How do people keep their houses that warm all the time?!? The kids and I were uncomfortable. Everyone was quite happy with the fixes when we could turn the heat back down. Okay - not really everyone - the cats thought we'd finally come to our senses.

Rachel said...

As you mentioned, the Seattle area weather has been downright lovely. We turn off the heat every night and it doesn't get below 62. Even if we set the thermostat to 58, per our standard operating procedure, it still is ~61-62 when we wake up. Lucky, I guess!

Brenna @ Almost All The Truth said...

I am just south in Portland, but our winter has been less than freezin' this year. Good thing for my energy savings at least!

Hazel said...

In the UK we had unusually cold weather just before Christmas, but we still managed to keep the heating off most of the day and use the wood burner when needed.

Our downstairs thermostat regulates the CH but doesn't actually tell you the temperature, which is useful. However DD2 and I have thermometers on our clocks (I have no idea why) and our bedrooms hovered around the 60 F mark.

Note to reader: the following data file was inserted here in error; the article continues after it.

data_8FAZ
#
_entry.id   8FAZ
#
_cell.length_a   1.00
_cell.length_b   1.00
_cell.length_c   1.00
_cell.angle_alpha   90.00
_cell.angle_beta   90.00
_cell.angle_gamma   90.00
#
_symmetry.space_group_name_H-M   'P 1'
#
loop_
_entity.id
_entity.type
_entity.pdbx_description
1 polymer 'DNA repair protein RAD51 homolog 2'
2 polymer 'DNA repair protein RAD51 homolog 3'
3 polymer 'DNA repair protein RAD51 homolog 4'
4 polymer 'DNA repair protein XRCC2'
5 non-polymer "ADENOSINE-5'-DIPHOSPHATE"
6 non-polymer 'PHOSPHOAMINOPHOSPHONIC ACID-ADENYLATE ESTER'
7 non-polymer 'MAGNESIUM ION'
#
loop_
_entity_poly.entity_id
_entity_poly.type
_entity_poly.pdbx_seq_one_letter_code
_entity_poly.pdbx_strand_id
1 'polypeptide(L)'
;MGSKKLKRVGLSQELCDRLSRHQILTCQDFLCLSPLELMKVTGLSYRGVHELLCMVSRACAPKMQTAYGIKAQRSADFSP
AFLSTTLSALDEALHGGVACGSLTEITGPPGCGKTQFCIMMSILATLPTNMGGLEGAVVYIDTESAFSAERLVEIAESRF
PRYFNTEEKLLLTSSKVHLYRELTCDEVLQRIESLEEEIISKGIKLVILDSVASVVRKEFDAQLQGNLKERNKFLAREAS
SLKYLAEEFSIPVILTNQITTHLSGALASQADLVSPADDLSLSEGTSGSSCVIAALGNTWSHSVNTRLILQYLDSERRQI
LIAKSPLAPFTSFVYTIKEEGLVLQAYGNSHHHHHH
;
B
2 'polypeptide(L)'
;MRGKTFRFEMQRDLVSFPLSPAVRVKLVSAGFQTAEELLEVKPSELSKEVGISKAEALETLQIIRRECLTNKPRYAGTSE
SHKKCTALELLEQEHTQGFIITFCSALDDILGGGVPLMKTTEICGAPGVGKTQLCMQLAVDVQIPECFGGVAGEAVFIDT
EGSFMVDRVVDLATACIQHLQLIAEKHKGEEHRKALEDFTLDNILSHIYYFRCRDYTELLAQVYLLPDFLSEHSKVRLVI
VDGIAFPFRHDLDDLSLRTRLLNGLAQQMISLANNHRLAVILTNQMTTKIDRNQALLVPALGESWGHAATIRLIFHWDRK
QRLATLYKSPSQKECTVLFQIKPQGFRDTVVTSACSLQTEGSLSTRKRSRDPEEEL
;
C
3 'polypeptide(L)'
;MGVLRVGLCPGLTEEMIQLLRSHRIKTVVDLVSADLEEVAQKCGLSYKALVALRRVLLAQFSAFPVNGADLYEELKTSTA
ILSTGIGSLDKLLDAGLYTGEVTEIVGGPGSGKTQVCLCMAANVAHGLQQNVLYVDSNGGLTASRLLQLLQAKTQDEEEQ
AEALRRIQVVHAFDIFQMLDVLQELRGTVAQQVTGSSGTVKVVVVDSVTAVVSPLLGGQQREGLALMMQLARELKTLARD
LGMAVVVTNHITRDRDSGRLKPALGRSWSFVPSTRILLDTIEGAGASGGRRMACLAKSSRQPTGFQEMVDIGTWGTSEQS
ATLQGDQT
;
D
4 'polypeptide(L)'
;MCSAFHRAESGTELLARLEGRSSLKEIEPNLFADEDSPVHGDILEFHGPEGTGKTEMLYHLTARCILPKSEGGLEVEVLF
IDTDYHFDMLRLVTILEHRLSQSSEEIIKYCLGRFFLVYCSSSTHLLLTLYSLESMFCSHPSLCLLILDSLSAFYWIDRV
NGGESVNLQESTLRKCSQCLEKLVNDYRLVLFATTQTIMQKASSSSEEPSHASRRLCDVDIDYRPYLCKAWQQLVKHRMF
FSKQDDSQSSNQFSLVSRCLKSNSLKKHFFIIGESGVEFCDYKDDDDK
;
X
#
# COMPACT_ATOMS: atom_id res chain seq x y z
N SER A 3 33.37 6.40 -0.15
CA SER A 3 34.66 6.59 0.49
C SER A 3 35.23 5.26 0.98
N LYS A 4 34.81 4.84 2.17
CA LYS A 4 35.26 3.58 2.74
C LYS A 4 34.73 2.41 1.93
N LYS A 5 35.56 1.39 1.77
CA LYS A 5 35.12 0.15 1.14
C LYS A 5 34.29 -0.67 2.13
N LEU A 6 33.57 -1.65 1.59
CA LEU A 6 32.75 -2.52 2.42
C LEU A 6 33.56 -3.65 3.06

It now feels like spring might be around the corner, but we've had our coldest winter weather in February the last couple of years, including heavy (for us!) falls of snow, so I'm also holding off the planting. Barely.

Anonymous said...

Our thermostat in the apartment was acting up for almost all of winter so far! I would set it at a certain temperature and then it would reset itself. So frustrating!

However, despite trying to keep the temp at around 66-67F, it was super freezing. I couldn't figure out why... until my foot and a half taller than me husband realized we didn't have half the vents open!

It's much better now :)I could set it much lower if it wasn't 10F outside.


Unknown said...